Tornadoes form when unstable air in a thunderstorm creates a horizontal rotation in the clouds and strong downdrafts draw that vortex down to the ground. Overlapping fronts can trigger the wind shear necessary to initiate a tornado's rotation, which is why meteorologists issue watches whenever severe thunderstorms threaten. Tornadoes can form with very little notice and are particularly unpredictable and dangerous weather events.
When weather fronts clash, sometimes warm and cool air layers overlap at the boundaries. This can create strong updrafts and downdrafts, unpredictable winds that carry moisture and warm air into the various layers of the atmosphere. The temperature differences between these layers help trigger air movement, setting up the horizontal rotation high in a storm that can transform itself into a tornado.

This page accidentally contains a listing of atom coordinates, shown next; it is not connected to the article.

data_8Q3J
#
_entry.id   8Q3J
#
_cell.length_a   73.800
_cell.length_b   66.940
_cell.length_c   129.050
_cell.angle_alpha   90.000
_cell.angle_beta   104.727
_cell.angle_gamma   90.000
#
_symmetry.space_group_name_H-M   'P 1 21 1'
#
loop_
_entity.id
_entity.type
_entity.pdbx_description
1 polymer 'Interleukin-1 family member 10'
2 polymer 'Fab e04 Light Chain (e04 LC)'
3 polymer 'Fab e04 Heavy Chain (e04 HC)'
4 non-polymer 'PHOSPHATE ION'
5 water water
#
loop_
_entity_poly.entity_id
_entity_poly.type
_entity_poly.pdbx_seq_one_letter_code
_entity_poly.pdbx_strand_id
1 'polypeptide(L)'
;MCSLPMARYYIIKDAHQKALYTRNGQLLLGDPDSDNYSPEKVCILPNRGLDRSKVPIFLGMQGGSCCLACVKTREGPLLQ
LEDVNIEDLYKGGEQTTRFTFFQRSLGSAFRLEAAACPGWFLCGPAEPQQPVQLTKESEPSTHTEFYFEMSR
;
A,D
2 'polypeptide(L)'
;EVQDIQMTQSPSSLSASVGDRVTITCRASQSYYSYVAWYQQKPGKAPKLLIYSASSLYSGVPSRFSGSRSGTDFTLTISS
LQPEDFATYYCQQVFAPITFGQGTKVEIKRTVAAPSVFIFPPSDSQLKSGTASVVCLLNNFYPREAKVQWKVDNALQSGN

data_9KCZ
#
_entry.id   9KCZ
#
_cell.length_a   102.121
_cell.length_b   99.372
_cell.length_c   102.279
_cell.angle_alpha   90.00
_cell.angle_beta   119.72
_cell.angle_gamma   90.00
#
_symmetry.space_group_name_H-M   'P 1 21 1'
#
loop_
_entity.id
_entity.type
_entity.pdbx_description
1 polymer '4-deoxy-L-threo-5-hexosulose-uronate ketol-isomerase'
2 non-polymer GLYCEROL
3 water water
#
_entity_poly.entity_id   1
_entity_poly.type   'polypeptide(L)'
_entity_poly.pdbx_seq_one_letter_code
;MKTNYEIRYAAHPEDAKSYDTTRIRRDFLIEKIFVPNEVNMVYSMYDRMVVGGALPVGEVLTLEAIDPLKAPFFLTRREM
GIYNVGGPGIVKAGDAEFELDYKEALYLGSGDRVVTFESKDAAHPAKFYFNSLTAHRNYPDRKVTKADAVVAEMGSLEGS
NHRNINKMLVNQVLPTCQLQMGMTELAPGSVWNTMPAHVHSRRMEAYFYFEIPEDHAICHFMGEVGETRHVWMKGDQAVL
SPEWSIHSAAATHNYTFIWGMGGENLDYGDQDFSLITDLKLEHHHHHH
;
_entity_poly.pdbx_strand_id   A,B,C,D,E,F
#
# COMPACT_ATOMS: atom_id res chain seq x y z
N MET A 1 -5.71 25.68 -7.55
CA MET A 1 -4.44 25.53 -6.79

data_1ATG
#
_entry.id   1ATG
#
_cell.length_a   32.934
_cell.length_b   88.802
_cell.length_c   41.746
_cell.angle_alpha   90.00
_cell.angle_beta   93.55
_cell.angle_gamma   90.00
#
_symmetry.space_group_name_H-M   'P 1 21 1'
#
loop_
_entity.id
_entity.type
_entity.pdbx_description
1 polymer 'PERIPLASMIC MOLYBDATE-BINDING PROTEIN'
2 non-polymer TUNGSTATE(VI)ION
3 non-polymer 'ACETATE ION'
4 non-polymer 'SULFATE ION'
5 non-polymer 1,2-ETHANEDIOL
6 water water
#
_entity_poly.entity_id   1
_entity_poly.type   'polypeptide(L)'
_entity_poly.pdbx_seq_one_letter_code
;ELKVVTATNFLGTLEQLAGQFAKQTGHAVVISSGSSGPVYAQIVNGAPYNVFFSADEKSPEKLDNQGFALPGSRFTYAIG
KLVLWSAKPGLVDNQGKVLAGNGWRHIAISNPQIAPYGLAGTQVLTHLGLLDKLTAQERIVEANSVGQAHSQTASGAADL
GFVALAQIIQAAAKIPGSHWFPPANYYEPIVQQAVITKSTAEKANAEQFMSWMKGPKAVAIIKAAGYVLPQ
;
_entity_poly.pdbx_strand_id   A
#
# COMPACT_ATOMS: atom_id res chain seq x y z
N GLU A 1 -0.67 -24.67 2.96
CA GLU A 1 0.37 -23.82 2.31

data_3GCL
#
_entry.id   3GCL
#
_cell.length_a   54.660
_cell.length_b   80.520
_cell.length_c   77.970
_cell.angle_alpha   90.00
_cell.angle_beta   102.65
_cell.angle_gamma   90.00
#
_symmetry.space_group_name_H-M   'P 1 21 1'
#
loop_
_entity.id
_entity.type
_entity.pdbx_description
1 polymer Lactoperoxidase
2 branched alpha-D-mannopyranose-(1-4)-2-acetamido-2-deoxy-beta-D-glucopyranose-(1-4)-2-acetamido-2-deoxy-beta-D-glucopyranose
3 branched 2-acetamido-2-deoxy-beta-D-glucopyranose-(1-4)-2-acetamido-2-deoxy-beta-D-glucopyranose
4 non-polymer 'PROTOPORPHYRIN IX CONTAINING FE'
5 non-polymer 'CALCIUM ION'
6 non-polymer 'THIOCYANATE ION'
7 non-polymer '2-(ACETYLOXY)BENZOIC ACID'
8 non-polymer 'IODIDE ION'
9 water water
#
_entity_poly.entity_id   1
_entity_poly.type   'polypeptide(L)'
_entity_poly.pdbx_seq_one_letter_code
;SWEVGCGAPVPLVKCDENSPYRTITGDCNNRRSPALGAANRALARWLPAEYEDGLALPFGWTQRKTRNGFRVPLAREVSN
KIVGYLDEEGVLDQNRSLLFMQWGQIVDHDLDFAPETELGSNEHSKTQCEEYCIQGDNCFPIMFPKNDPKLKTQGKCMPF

Often, the only warning of a tornado is a sudden increase in wind shear. Meteorologists use Doppler radar systems to detect this wind shear, looking for particular signatures that can indicate the beginning of a tornado. The most common sign of a tornado's formation is a "hook echo," a spiral-shaped radar return that indicates clouds being wrapped around a vortex. In many cases, the National Weather Service announces a tornado warning based on one of these echoes before anyone has visually spotted the tornado.